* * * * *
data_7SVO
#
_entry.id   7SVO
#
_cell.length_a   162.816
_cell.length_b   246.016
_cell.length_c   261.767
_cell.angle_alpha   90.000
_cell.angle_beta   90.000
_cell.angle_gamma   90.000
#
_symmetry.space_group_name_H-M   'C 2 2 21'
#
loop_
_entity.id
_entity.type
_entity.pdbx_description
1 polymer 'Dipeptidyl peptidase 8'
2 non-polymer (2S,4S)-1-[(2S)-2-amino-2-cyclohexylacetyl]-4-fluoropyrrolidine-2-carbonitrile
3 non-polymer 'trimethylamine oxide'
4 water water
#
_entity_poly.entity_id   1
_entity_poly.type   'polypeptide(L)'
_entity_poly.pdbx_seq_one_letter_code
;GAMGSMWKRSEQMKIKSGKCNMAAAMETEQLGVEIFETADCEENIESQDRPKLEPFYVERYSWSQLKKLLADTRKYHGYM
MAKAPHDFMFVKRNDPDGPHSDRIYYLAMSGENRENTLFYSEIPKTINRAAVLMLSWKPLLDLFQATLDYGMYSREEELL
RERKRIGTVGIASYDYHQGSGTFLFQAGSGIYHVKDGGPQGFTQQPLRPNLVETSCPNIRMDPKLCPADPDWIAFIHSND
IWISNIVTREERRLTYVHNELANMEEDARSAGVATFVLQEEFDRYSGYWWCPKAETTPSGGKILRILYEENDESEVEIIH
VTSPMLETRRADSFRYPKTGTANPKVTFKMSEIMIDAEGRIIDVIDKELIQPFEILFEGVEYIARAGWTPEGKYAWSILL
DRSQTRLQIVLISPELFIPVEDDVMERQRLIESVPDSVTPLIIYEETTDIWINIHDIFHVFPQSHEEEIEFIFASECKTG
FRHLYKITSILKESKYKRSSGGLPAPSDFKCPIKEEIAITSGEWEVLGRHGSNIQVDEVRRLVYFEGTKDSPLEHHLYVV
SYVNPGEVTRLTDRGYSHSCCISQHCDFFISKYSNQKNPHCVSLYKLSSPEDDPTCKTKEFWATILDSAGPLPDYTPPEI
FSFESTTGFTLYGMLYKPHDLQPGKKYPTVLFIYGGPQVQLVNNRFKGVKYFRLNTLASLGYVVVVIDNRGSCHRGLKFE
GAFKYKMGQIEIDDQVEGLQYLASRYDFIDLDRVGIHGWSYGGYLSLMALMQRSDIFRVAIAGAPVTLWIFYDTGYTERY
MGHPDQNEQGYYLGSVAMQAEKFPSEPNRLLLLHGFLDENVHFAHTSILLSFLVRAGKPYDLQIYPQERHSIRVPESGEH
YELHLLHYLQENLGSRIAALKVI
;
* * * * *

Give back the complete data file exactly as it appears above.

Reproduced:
data_7SVO
#
_entry.id   7SVO
#
_cell.length_a   162.816
_cell.length_b   246.016
_cell.length_c   261.767
_cell.angle_alpha   90.000
_cell.angle_beta   90.000
_cell.angle_gamma   90.000
#
_symmetry.space_group_name_H-M   'C 2 2 21'
#
loop_
_entity.id
_entity.type
_entity.pdbx_description
1 polymer 'Dipeptidyl peptidase 8'
2 non-polymer (2S,4S)-1-[(2S)-2-amino-2-cyclohexylacetyl]-4-fluoropyrrolidine-2-carbonitrile
3 non-polymer 'trimethylamine oxide'
4 water water
#
_entity_poly.entity_id   1
_entity_poly.type   'polypeptide(L)'
_entity_poly.pdbx_seq_one_letter_code
;GAMGSMWKRSEQMKIKSGKCNMAAAMETEQLGVEIFETADCEENIESQDRPKLEPFYVERYSWSQLKKLLADTRKYHGYM
MAKAPHDFMFVKRNDPDGPHSDRIYYLAMSGENRENTLFYSEIPKTINRAAVLMLSWKPLLDLFQATLDYGMYSREEELL
RERKRIGTVGIASYDYHQGSGTFLFQAGSGIYHVKDGGPQGFTQQPLRPNLVETSCPNIRMDPKLCPADPDWIAFIHSND
IWISNIVTREERRLTYVHNELANMEEDARSAGVATFVLQEEFDRYSGYWWCPKAETTPSGGKILRILYEENDESEVEIIH
VTSPMLETRRADSFRYPKTGTANPKVTFKMSEIMIDAEGRIIDVIDKELIQPFEILFEGVEYIARAGWTPEGKYAWSILL
DRSQTRLQIVLISPELFIPVEDDVMERQRLIESVPDSVTPLIIYEETTDIWINIHDIFHVFPQSHEEEIEFIFASECKTG
FRHLYKITSILKESKYKRSSGGLPAPSDFKCPIKEEIAITSGEWEVLGRHGSNIQVDEVRRLVYFEGTKDSPLEHHLYVV
SYVNPGEVTRLTDRGYSHSCCISQHCDFFISKYSNQKNPHCVSLYKLSSPEDDPTCKTKEFWATILDSAGPLPDYTPPEI
FSFESTTGFTLYGMLYKPHDLQPGKKYPTVLFIYGGPQVQLVNNRFKGVKYFRLNTLASLGYVVVVIDNRGSCHRGLKFE
GAFKYKMGQIEIDDQVEGLQYLASRYDFIDLDRVGIHGWSYGGYLSLMALMQRSDIFRVAIAGAPVTLWIFYDTGYTERY
MGHPDQNEQGYYLGSVAMQAEKFPSEPNRLLLLHGFLDENVHFAHTSILLSFLVRAGKPYDLQIYPQERHSIRVPESGEH
YELHLLHYLQENLGSRIAALKVI
;